The Great Ketchup War

Marriage is a wonderful institution. You always have someone around to scratch your back, you get to wear a super cool ring without feeling like a fag and the sex can last up to five minutes. It’s also great for turning two people into stubborn, childish idiots who cannot let even the smallest matter go without a fight. What follows is my description of one of my more recent confrontations which I shall refer to as “The Great Ketchup War”.

A little background on the situation and my state of mind. I’m very obsessive when it comes to cleaning up and discarding anything I can’t use. I have enough shit to sort through already and most of it just needs to go. In my opinion you shouldn’t own more than what you can fit into a small minivan in case the apocalypse comes and you need to get the fuck out of dodge fast. Conversely I also despise wasting anything since I was brought up in a household where to not finish your plate or throw something useful out was right up there with theft and genocide on the list of shit you should never do. This basically means that it takes a lot for me to just throw something in the garbage if it has any use. Usually I prefer to give stuff away or even better sell it so I can start saving up for a one way ticket to Belize if I ever get too frustrated with my life in general.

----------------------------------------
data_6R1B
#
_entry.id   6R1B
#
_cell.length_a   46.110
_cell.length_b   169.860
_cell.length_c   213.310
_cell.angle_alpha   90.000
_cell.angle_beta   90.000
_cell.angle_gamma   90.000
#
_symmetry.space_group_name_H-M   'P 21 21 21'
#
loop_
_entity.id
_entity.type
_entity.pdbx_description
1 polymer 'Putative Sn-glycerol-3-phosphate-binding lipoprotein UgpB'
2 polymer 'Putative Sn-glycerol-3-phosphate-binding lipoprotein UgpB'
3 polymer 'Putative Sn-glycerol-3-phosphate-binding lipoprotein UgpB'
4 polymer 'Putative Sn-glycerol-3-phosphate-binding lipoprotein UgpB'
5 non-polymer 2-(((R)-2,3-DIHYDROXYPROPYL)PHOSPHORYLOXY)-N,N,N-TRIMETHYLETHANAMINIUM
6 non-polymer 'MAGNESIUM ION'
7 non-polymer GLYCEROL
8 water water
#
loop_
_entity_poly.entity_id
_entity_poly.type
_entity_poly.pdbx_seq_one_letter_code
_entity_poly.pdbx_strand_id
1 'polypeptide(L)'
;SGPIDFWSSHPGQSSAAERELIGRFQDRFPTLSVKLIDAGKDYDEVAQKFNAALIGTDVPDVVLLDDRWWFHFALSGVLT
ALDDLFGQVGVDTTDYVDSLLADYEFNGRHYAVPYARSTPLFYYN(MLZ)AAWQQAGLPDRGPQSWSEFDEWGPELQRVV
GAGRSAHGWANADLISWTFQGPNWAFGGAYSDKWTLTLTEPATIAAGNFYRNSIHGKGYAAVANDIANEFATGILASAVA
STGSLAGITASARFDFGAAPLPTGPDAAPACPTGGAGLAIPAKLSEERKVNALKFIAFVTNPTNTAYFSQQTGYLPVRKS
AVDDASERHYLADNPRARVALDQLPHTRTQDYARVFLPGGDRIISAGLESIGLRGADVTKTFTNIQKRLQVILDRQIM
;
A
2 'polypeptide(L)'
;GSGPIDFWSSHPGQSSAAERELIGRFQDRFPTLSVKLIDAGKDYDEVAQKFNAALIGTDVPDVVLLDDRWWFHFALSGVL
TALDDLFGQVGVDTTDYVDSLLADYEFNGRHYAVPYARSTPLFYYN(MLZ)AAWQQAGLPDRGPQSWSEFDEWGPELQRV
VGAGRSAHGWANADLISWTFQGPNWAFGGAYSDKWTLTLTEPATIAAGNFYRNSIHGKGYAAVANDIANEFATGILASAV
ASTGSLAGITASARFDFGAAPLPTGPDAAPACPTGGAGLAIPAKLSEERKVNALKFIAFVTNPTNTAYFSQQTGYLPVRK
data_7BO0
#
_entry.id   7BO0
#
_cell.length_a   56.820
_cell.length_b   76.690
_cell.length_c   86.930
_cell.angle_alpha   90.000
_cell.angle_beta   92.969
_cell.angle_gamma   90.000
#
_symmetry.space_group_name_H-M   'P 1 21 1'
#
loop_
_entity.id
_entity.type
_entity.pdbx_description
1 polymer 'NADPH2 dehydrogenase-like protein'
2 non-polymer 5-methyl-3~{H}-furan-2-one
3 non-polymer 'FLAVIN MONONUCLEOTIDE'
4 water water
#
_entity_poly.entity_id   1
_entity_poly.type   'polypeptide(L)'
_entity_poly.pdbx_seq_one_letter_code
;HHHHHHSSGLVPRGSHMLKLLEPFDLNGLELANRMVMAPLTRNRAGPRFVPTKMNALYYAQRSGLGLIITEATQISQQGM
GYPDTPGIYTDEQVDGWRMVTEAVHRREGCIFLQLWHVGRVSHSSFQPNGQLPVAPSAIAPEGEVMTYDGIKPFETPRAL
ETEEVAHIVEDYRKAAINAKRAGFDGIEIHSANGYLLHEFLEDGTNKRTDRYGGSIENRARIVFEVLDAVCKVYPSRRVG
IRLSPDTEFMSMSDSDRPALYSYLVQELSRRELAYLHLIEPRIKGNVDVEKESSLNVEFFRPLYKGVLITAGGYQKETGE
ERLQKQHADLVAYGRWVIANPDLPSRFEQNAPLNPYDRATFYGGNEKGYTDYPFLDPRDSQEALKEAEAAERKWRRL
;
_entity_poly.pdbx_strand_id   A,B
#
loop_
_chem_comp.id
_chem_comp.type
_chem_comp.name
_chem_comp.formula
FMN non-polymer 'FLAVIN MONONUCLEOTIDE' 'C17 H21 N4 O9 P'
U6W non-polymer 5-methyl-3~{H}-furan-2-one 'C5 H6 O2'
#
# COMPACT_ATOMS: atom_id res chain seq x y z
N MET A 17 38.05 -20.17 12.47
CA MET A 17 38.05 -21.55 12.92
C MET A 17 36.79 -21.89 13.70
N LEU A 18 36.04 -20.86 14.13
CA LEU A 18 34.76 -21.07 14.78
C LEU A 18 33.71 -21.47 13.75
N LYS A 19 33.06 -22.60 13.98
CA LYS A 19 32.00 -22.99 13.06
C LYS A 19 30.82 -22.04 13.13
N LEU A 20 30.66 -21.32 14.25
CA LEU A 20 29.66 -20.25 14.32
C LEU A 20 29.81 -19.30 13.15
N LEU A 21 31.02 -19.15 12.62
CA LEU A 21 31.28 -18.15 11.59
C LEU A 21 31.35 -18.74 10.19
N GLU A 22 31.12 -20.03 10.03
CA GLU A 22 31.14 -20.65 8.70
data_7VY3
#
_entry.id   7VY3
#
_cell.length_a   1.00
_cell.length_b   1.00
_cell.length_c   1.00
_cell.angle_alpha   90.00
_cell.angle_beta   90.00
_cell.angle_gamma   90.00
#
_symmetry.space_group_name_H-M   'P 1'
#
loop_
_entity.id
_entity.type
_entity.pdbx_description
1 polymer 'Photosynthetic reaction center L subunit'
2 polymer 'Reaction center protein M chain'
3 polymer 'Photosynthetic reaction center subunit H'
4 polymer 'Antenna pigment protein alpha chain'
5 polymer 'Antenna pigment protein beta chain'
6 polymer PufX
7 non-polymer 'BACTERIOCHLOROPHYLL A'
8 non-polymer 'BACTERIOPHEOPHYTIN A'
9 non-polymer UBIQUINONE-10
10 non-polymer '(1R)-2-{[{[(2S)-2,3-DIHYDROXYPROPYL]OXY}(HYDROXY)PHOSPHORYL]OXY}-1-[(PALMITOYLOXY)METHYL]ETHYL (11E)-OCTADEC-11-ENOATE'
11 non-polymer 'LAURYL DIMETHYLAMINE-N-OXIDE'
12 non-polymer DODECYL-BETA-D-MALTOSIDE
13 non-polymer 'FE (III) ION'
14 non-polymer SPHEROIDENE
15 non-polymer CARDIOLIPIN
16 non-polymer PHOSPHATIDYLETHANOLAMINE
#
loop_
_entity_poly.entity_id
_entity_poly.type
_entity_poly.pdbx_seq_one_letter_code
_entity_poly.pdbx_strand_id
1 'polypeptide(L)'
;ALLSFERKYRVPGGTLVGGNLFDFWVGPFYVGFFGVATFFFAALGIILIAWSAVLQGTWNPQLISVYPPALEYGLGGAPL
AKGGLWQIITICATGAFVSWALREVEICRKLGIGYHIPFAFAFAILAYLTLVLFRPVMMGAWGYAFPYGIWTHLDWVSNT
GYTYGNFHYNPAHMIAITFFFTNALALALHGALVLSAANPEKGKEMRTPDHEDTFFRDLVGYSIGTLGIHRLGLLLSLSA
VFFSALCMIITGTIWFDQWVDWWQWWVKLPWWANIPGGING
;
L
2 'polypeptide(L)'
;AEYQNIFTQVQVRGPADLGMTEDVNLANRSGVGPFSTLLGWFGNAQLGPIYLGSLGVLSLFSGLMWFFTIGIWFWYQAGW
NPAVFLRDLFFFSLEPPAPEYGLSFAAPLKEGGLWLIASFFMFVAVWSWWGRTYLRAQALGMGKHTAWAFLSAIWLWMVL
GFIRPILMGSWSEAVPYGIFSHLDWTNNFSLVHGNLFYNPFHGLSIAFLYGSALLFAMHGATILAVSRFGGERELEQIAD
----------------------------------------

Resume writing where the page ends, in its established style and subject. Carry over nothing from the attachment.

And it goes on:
Now that the foreplay is finished I can begin the penetrative tale of the kaustic ketchup kontainer. I don’t care much for the condiment in general. If it’s already on a burger that I order or someone has it on some fries they’re sharing with me I’ll eat it but that’s just because I’m not a picky eater. You will never see me putting ketchup on anything myself. My wife is very similar to me in this except that she will only put ketchup on a burger. It of course follows that any ketchup in our fridge gets about as much use as that delicious box of baking soda that’s been slowly disintegrating since Biggie was shot by the CIA. As a result the ketchup bottle that started this whole skirmish belonged in a museum rather than being stuck in the back of our fridge.